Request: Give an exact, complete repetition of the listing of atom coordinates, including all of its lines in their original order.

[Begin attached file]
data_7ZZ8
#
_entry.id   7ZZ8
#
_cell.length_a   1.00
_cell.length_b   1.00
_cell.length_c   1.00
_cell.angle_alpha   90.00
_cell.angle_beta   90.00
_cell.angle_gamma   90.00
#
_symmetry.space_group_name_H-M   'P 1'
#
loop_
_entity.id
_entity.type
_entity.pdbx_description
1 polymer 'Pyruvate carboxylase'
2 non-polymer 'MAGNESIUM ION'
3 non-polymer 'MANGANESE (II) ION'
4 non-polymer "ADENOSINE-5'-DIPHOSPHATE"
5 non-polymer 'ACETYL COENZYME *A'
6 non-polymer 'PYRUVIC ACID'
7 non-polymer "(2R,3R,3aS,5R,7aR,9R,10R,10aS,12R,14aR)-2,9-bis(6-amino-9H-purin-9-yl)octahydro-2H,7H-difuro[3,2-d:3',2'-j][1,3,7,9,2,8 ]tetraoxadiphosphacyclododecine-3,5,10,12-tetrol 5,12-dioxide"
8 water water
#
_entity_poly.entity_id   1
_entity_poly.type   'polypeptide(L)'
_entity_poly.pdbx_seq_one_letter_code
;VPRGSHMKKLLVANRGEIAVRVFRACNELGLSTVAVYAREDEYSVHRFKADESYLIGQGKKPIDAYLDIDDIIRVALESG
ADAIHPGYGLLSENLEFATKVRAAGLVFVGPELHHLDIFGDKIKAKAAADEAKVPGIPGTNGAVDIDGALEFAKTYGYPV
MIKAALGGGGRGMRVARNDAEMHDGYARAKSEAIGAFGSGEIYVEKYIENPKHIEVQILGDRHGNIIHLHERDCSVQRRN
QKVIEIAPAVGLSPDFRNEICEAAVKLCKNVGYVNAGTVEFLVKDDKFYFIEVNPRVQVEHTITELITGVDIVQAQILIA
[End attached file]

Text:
data_7ZZ8
#
_entry.id   7ZZ8
#
_cell.length_a   1.00
_cell.length_b   1.00
_cell.length_c   1.00
_cell.angle_alpha   90.00
_cell.angle_beta   90.00
_cell.angle_gamma   90.00
#
_symmetry.space_group_name_H-M   'P 1'
#
loop_
_entity.id
_entity.type
_entity.pdbx_description
1 polymer 'Pyruvate carboxylase'
2 non-polymer 'MAGNESIUM ION'
3 non-polymer 'MANGANESE (II) ION'
4 non-polymer "ADENOSINE-5'-DIPHOSPHATE"
5 non-polymer 'ACETYL COENZYME *A'
6 non-polymer 'PYRUVIC ACID'
7 non-polymer "(2R,3R,3aS,5R,7aR,9R,10R,10aS,12R,14aR)-2,9-bis(6-amino-9H-purin-9-yl)octahydro-2H,7H-difuro[3,2-d:3',2'-j][1,3,7,9,2,8 ]tetraoxadiphosphacyclododecine-3,5,10,12-tetrol 5,12-dioxide"
8 water water
#
_entity_poly.entity_id   1
_entity_poly.type   'polypeptide(L)'
_entity_poly.pdbx_seq_one_letter_code
;VPRGSHMKKLLVANRGEIAVRVFRACNELGLSTVAVYAREDEYSVHRFKADESYLIGQGKKPIDAYLDIDDIIRVALESG
ADAIHPGYGLLSENLEFATKVRAAGLVFVGPELHHLDIFGDKIKAKAAADEAKVPGIPGTNGAVDIDGALEFAKTYGYPV
MIKAALGGGGRGMRVARNDAEMHDGYARAKSEAIGAFGSGEIYVEKYIENPKHIEVQILGDRHGNIIHLHERDCSVQRRN
QKVIEIAPAVGLSPDFRNEICEAAVKLCKNVGYVNAGTVEFLVKDDKFYFIEVNPRVQVEHTITELITGVDIVQAQILIA